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Has lockdown got you thinking divorce?



 

We are all spending a lot more at time at home with our family and while many are enjoying this time, for some lockdown has highlighted incompatibilities that have them contemplating divorce.

While the last few months are definitely unprecedented and would put even the most solid relationship under pressure, if you don’t think that the frustration will ease as lockdown is lifted, family partner Rebecca Silcock outlines five things you can do right now to best prepare yourself for divorce if that is what you decide to do.

Set realistic expectations

Too often, clients start on the path to divorce with the expectation that their lives are going to be the same as they were when they were married, just without their current spouse. The reality, for the majority of people, is that divorce will necessitate changes—sometimes major changes—in how they live, both financially and as a parent.

Make sure you go into the process prepared for the fact that your life will change and realistic expectations as to what is an acceptable outcome.

Without realistic expectations from the start often countless hours and money can be spent by parties seeking concessions from their spouse that just aren’t realistic. While any solicitor worth hiring will advise their clients only to litigate when it makes sense, ultimately the decision is the client’s.

Get a handle on your finances

It goes without saying that maintaining two households is more expensive than maintaining one. Start thinking about your monthly budget, your income as compared to your spouse’s, what kind of assets you have now (and to whom they belong). Getting divorced might mean that you have to go back to work, get a new job, move to a cheaper home or different neighbourhood or sell certain assets in order to afford ongoing expenses.

Having a financial plan for when you’re no longer married will prevent unreasonable or unrealistic expectations for settlement and make the process of getting divorced much easier.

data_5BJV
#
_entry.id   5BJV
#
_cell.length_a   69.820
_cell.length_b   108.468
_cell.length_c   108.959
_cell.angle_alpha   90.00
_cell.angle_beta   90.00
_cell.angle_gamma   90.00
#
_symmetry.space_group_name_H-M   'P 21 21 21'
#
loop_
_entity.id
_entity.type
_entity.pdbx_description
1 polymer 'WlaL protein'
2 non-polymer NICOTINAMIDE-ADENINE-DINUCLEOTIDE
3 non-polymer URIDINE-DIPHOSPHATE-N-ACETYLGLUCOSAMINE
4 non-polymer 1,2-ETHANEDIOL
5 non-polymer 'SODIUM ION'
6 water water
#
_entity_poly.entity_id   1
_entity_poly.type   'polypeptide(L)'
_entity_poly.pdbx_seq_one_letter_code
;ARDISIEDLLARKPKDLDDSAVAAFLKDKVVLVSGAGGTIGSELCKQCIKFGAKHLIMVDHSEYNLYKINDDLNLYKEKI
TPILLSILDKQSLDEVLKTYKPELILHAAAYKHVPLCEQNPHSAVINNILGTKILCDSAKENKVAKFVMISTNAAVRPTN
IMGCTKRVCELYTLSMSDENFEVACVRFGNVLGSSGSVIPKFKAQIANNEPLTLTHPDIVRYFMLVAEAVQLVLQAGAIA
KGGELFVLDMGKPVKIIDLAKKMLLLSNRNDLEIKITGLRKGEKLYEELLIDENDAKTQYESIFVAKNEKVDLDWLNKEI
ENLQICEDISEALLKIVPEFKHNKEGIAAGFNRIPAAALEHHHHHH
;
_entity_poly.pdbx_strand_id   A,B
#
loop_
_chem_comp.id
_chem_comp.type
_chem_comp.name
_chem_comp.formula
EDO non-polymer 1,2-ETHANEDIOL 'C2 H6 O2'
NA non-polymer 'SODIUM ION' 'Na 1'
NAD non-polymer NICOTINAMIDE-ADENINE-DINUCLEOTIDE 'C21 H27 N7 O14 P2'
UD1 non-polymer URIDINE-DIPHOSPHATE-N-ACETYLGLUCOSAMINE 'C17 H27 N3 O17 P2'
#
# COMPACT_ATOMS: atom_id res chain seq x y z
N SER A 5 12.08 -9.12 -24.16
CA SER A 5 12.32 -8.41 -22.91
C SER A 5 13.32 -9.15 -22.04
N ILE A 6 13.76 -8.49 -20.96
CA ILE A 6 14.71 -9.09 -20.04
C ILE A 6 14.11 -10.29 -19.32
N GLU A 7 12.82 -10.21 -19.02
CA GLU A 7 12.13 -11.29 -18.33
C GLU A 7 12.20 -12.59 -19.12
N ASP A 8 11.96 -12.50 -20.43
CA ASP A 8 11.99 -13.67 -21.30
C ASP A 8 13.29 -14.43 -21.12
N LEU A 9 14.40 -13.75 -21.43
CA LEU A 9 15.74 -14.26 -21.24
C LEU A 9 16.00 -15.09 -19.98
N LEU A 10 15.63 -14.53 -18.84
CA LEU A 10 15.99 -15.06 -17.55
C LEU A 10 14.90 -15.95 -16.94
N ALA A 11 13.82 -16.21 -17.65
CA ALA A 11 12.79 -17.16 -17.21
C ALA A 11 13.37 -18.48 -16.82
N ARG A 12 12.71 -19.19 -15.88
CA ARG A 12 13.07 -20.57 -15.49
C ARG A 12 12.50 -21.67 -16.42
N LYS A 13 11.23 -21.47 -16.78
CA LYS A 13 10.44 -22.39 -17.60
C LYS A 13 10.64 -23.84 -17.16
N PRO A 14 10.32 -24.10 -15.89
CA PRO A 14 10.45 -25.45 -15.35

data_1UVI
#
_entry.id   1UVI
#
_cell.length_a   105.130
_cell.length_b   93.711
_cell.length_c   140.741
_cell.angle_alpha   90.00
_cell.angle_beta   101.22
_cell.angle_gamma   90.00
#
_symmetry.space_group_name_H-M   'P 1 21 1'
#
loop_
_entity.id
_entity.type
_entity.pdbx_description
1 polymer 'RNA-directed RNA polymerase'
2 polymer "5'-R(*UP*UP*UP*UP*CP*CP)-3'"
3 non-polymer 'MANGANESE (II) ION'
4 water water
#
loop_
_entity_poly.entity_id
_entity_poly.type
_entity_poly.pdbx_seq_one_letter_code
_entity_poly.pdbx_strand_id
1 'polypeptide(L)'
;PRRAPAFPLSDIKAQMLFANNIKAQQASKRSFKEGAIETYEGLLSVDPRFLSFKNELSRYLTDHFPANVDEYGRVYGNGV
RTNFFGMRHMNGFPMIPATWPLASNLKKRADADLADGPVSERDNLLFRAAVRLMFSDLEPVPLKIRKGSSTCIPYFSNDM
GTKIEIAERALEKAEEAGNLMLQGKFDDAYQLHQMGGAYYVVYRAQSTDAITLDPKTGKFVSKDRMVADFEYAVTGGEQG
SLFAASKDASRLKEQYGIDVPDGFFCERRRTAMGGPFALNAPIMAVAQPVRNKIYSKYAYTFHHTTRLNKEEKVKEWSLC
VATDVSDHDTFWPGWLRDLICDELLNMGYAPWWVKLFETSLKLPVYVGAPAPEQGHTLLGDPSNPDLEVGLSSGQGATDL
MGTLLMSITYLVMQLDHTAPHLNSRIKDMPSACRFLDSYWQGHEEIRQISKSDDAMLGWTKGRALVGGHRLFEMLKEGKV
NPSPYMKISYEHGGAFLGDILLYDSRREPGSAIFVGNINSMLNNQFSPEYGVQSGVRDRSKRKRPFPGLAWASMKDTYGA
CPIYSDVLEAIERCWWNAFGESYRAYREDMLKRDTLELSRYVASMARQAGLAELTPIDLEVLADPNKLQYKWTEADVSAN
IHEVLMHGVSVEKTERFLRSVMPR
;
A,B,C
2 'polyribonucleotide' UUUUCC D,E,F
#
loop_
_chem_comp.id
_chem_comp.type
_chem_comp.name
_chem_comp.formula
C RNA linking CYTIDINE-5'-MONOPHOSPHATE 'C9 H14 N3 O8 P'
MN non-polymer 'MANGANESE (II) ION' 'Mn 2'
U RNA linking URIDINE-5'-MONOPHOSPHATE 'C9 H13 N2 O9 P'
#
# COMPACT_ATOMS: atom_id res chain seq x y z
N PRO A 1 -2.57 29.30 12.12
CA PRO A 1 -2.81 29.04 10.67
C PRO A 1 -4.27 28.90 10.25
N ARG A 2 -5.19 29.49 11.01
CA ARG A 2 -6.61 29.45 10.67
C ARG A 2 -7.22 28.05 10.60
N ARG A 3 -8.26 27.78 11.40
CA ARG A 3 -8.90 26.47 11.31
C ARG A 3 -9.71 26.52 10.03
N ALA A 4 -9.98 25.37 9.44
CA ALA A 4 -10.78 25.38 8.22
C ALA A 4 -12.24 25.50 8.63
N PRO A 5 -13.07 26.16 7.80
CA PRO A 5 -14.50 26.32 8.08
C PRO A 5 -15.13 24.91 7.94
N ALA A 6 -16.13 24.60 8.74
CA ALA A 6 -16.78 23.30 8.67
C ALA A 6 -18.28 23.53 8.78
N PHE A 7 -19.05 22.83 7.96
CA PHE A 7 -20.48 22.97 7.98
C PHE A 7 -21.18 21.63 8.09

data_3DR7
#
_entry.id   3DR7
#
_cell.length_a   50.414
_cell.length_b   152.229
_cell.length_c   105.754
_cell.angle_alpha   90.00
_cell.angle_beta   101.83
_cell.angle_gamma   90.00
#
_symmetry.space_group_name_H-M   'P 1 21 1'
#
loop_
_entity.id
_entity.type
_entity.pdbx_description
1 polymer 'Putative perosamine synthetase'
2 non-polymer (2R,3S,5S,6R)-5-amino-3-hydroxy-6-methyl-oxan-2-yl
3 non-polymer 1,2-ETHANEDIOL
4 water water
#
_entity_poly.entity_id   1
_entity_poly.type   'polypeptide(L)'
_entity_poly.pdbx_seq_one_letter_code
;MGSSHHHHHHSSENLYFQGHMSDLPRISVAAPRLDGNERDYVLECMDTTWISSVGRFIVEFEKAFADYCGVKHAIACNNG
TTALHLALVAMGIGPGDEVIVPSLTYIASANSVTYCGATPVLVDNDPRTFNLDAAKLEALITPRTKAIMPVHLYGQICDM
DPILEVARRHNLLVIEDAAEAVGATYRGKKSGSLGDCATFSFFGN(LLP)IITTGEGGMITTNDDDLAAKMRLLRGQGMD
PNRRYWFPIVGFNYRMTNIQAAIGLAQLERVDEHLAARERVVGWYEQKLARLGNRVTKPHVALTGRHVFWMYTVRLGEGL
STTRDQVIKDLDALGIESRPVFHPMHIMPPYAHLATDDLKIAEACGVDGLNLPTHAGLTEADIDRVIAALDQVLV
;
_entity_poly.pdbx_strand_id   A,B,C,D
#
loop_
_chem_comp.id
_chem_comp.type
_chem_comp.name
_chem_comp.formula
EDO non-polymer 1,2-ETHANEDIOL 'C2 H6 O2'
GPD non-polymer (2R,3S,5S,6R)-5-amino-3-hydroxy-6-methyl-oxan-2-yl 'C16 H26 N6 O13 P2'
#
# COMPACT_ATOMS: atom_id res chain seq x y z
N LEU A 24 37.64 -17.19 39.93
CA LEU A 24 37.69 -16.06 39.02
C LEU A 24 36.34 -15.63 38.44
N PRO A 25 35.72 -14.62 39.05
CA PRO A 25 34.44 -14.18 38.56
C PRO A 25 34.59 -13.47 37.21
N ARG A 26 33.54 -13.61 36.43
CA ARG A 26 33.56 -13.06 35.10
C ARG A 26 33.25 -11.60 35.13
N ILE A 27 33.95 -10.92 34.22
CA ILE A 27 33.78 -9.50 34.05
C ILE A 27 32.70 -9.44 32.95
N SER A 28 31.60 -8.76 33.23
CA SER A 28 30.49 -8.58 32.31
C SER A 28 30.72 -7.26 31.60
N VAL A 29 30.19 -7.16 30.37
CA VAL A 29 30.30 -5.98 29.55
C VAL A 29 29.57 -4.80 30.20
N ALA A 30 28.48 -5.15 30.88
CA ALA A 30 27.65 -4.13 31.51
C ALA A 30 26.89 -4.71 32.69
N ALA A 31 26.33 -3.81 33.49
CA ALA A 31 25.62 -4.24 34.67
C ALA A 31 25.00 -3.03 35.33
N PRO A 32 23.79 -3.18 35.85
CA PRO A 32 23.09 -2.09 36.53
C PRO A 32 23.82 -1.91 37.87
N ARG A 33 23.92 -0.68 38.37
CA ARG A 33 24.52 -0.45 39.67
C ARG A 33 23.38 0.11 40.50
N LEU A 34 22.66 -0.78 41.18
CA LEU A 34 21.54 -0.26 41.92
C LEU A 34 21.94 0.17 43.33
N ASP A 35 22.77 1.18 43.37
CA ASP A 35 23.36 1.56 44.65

Start considering hard truths about co-parenting and children’s arrangements

The expectation that the mother “gets the children” while the father sees them every other weekend is a thing of the past.

These days, most divorced couples have shared care agreements that impose heavy responsibilities of coordination and collaboration on both parents. That means sharing school drop off and pick up, sports clubs at the weekends and you may need to change working hours or reduce your business travel, for example to accommodate these responsibilities.

Improve your own dispute resolution skills

After you’re divorced, any disagreement regarding how you want to raise your children will have to be worked through in order to reach an agreement. Take the time now to think about what things are really important to you and therefore worth fighting for. The last thing you want to do is add additional stress to the situation both for you and your children and incur additional cost by having to have a mediator or court settle a disagreement if emotions are driving you to fight for something just as a matter of principle.

Seek out a solicitor whose approach aligns with your goals

You are going to spend a lot of time discussing the most private and personal aspects of your life, with this person, so making sure you find a solicitor who you trust and feel comfortable with is absolutely crucial.

In truth, solicitors will have different styles and approaches to cases, so it is worth asking for recommendations and speaking to a few before you decide who to appoint.

Going through divorce is difficult, even if it is something you want, so taking time at the start to set realistic expectations will definitely help when you decide to proceed with a divorce.

Please get in touch today if you would like to speak to our experts. Contact Rebecca Silcock on  01225 750 000 or email rebecca.silcock@mogersdrewett.com